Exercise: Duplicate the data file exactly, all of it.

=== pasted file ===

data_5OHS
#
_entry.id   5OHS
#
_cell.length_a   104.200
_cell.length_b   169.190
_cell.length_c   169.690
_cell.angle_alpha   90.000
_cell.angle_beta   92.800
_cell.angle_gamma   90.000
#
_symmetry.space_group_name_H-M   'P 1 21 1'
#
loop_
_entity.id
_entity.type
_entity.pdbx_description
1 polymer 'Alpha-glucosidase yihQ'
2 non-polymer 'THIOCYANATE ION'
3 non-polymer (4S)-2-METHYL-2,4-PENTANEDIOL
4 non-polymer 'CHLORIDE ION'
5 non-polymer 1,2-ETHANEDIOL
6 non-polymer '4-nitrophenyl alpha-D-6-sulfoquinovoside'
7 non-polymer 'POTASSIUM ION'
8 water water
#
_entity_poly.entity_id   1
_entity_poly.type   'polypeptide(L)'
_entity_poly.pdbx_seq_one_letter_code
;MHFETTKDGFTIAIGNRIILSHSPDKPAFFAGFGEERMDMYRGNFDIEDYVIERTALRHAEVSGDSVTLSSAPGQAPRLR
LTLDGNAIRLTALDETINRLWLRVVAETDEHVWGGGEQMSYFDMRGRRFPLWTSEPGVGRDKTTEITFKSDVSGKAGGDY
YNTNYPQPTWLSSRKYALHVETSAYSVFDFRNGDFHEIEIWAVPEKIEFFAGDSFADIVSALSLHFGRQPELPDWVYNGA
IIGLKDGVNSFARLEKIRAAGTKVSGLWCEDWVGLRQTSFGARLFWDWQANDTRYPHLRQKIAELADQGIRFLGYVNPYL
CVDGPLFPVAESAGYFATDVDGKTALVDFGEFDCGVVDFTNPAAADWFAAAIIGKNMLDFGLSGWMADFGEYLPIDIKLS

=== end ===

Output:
data_5OHS
#
_entry.id   5OHS
#
_cell.length_a   104.200
_cell.length_b   169.190
_cell.length_c   169.690
_cell.angle_alpha   90.000
_cell.angle_beta   92.800
_cell.angle_gamma   90.000
#
_symmetry.space_group_name_H-M   'P 1 21 1'
#
loop_
_entity.id
_entity.type
_entity.pdbx_description
1 polymer 'Alpha-glucosidase yihQ'
2 non-polymer 'THIOCYANATE ION'
3 non-polymer (4S)-2-METHYL-2,4-PENTANEDIOL
4 non-polymer 'CHLORIDE ION'
5 non-polymer 1,2-ETHANEDIOL
6 non-polymer '4-nitrophenyl alpha-D-6-sulfoquinovoside'
7 non-polymer 'POTASSIUM ION'
8 water water
#
_entity_poly.entity_id   1
_entity_poly.type   'polypeptide(L)'
_entity_poly.pdbx_seq_one_letter_code
;MHFETTKDGFTIAIGNRIILSHSPDKPAFFAGFGEERMDMYRGNFDIEDYVIERTALRHAEVSGDSVTLSSAPGQAPRLR
LTLDGNAIRLTALDETINRLWLRVVAETDEHVWGGGEQMSYFDMRGRRFPLWTSEPGVGRDKTTEITFKSDVSGKAGGDY
YNTNYPQPTWLSSRKYALHVETSAYSVFDFRNGDFHEIEIWAVPEKIEFFAGDSFADIVSALSLHFGRQPELPDWVYNGA
IIGLKDGVNSFARLEKIRAAGTKVSGLWCEDWVGLRQTSFGARLFWDWQANDTRYPHLRQKIAELADQGIRFLGYVNPYL
CVDGPLFPVAESAGYFATDVDGKTALVDFGEFDCGVVDFTNPAAADWFAAAIIGKNMLDFGLSGWMADFGEYLPIDIKLS